Fabrication of Silicon/Graphite Nanocomposite as Promising Anode Material for Lithium-ion Battery Applications: Maziar Ashuri1; Qianran He1; Leon Shaw1; 1Illinois Institute of Technology (IIT)
Silicon with more than 4000 mA h g-1 theoretical capacity is one of the most promising candidates among other anode materials for Li-ion batteries. However, it suffer from huge volume change during charge/discharge process. Several strategies have been proposed to overcome this issue such as core-shell and yolk-shell nanostructures, Si nanotubes, etc. However, most of them requires expensive equipment, long time synthesis, and special set up. In this study, we try to look at the old silicon/graphite composite with the new approach of etching. To fabricate the composite, silicon and graphite were ball-milled together. Then, the obtained nanocomposite was coated with a thin carbon shell. The last step was etching the carbon-coated nanocomposite. The etchant used was 0.5 M sodium hydroxide solution. The product was washed with deionized waster and applied as active material for half cells. The electrochemical results showed improved performance comparing to crystalline silicon.
3:20 PM Break
3:40 PM Invited
Photonic Curing for Advanced Thin Film and Device Development: Pooran Joshi1; Teja Kuruganti1; Tolga Aytug1; 1Oak Ridge National Laboratory
Thermal processing is an integral part of material and device development. Low thermal budget processing of materials is critical to exploit their unique properties for highly functional device development on unconventional substrates such as paper and plastic. Extensive R&D efforts are focused on the low-temperature development of a wide range of discrete and integrated devices for electronic applications, such as thin film transistors, energy harvesting and storage devices, organic electronics, RFIDs, interconnects, and sensors The present talk highlights the role of temperature in defining the device technology and R&D challenges. The impact of the roll-to-roll compatible photonic pulse thermal processing technique in the development of cost-effective, high yield, and high quality integrated thin films and devices with optimum performance/cost tradeoff on low-temperature substrates is discussed. Advances in the thin film processing, direct-write printing techniques, and low-thermal budget curing technology offer new opportunities for flexible electronics combined with the Internet of Things (IoT). Specific examples from our research work on multifunctional sensor platform development, and diverse nanomaterials and thin film integration are included in the presentation.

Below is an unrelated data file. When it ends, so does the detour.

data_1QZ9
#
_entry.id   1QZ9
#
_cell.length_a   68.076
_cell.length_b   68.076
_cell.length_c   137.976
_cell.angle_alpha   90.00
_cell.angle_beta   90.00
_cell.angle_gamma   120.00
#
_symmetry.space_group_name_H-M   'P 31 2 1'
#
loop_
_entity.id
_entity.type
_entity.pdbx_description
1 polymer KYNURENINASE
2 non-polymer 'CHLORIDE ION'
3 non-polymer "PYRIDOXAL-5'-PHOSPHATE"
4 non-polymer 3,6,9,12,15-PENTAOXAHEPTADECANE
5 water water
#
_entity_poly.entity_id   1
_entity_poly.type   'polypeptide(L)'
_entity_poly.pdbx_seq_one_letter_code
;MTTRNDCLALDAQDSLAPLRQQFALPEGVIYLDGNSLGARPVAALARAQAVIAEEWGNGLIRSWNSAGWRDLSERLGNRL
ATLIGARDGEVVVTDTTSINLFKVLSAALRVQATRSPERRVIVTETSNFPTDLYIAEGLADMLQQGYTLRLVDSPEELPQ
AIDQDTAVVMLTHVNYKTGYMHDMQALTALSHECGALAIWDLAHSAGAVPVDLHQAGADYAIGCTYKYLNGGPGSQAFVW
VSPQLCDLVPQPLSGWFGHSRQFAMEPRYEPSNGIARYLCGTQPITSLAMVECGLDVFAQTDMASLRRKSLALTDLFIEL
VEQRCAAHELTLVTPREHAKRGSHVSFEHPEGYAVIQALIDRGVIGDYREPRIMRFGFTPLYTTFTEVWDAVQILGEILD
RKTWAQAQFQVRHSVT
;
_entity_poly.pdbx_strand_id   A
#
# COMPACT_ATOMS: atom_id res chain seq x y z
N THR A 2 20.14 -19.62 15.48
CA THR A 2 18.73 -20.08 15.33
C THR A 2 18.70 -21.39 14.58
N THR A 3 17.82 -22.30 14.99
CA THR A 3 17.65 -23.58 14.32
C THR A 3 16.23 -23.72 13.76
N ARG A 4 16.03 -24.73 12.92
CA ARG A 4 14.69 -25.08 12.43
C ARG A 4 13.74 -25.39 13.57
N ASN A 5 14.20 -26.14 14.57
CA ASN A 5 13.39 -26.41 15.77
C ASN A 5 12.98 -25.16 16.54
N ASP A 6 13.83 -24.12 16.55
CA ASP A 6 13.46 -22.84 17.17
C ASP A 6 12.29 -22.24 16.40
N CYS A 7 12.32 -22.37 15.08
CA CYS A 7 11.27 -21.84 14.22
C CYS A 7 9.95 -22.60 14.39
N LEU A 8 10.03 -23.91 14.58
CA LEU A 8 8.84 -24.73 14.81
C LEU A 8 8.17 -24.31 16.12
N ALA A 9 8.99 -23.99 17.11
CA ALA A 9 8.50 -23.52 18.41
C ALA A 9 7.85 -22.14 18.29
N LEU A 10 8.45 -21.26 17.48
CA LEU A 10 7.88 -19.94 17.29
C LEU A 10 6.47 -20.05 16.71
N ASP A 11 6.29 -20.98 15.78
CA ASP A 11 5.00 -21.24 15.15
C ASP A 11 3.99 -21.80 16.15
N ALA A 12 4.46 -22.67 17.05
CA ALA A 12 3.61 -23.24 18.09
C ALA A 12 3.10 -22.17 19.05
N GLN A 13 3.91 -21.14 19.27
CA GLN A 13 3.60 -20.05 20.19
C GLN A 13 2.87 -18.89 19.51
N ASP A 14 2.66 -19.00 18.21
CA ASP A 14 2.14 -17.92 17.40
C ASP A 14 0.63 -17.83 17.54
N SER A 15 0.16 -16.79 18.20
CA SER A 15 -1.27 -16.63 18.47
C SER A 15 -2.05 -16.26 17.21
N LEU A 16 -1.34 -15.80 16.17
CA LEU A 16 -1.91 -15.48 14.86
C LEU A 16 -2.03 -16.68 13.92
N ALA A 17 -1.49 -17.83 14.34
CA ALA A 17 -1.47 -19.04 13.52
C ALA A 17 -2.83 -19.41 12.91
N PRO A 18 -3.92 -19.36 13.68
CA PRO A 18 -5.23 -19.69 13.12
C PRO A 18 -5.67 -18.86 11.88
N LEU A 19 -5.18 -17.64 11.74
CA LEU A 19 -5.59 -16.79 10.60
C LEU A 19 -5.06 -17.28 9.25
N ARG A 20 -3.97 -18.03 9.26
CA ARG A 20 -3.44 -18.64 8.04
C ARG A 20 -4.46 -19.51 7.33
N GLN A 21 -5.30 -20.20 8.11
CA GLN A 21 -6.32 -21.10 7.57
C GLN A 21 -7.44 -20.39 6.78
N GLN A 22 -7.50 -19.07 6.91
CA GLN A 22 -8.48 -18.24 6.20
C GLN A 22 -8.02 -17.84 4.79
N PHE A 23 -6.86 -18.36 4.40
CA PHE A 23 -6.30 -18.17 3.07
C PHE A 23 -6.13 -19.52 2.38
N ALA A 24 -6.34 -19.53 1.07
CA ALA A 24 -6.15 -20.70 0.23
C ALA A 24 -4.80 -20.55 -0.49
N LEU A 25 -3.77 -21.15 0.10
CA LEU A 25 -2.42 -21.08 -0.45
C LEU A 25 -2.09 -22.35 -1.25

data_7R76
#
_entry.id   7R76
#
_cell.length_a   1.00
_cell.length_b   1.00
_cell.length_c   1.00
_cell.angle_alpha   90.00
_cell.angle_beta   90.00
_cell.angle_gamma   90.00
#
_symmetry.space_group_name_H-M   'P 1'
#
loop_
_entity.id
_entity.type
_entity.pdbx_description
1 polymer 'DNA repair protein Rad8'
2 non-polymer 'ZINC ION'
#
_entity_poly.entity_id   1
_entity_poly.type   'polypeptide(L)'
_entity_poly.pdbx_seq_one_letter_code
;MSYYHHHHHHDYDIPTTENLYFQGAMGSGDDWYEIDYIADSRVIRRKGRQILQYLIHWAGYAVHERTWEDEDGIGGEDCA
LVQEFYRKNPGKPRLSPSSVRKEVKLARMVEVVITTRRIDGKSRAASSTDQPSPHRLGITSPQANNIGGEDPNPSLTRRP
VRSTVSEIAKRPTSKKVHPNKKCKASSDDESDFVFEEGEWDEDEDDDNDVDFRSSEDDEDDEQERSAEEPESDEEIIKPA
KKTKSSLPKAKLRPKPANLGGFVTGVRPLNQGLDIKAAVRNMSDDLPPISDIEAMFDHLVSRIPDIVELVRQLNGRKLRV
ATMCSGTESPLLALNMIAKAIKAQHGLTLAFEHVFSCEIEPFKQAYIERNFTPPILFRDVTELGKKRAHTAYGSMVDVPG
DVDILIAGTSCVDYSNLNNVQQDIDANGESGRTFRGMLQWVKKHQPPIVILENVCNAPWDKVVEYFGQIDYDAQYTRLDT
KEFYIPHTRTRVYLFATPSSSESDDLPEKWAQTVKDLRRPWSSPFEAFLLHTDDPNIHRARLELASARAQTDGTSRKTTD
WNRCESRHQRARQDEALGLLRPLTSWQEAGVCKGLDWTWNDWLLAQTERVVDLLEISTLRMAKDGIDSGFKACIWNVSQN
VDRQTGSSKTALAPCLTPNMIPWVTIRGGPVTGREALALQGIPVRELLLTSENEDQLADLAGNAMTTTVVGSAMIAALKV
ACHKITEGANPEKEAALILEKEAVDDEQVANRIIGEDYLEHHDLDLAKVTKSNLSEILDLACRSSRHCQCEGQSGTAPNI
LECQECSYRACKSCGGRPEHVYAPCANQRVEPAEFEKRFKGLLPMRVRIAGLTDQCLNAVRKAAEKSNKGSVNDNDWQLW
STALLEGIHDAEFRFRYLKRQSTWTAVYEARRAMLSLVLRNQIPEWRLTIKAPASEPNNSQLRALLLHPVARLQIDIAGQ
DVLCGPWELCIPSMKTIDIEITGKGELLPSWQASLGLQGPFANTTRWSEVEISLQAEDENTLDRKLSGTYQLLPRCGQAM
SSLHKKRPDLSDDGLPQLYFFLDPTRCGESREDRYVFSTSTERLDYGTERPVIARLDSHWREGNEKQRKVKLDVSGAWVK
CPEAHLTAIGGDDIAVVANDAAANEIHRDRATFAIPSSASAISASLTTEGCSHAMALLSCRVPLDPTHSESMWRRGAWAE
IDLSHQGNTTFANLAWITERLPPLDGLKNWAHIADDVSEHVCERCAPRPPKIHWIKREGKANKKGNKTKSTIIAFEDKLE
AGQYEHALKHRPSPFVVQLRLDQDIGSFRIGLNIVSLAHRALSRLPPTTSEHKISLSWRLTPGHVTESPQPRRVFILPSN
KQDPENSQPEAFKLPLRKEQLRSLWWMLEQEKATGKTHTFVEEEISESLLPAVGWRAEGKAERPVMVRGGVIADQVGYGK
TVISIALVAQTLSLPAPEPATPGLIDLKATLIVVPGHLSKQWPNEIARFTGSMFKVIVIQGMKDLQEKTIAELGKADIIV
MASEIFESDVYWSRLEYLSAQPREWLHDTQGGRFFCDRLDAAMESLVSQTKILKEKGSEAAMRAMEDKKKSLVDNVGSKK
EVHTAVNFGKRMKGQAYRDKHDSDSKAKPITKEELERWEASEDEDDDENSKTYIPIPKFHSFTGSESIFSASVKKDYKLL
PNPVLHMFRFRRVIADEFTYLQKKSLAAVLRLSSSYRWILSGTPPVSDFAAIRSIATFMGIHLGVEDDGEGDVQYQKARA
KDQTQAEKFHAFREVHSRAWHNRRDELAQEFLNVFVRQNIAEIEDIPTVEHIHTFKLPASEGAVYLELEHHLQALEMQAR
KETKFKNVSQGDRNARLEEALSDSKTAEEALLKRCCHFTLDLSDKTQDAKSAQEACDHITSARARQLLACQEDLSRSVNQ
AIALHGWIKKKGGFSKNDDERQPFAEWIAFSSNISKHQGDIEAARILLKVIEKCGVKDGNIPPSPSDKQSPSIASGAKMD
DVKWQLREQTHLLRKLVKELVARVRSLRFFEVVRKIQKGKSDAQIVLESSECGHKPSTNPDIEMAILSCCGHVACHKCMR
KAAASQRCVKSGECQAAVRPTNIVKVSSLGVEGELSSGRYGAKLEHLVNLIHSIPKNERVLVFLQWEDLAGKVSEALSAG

Surface-Functionalized Nanoporous Carbons for Kinetically Stabilized Complex Hydrides through Lewis acid-Lewis base Chemistry: Christopher Carr1; Eric Majzoub1; 1University of Missouri St. Louis